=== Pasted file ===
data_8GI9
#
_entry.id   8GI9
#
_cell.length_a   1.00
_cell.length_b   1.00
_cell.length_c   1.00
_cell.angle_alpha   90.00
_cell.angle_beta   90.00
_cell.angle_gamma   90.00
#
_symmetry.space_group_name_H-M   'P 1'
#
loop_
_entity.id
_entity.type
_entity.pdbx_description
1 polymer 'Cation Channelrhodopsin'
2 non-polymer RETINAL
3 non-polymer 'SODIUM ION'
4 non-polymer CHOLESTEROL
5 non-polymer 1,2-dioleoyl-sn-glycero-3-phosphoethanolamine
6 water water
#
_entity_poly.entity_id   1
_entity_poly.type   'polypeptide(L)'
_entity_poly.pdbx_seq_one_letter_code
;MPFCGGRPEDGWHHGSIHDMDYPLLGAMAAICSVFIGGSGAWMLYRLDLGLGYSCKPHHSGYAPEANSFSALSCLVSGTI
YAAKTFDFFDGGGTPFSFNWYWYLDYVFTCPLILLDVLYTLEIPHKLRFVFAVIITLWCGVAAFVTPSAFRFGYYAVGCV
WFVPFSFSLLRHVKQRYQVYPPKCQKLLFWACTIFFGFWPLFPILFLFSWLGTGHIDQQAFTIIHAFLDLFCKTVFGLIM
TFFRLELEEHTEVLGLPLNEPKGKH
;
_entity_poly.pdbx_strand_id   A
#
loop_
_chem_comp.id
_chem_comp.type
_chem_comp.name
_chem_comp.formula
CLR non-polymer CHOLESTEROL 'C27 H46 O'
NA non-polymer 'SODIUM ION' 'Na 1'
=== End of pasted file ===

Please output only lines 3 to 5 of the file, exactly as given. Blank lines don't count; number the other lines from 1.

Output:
_entry.id   8GI9
#
_cell.length_a   1.00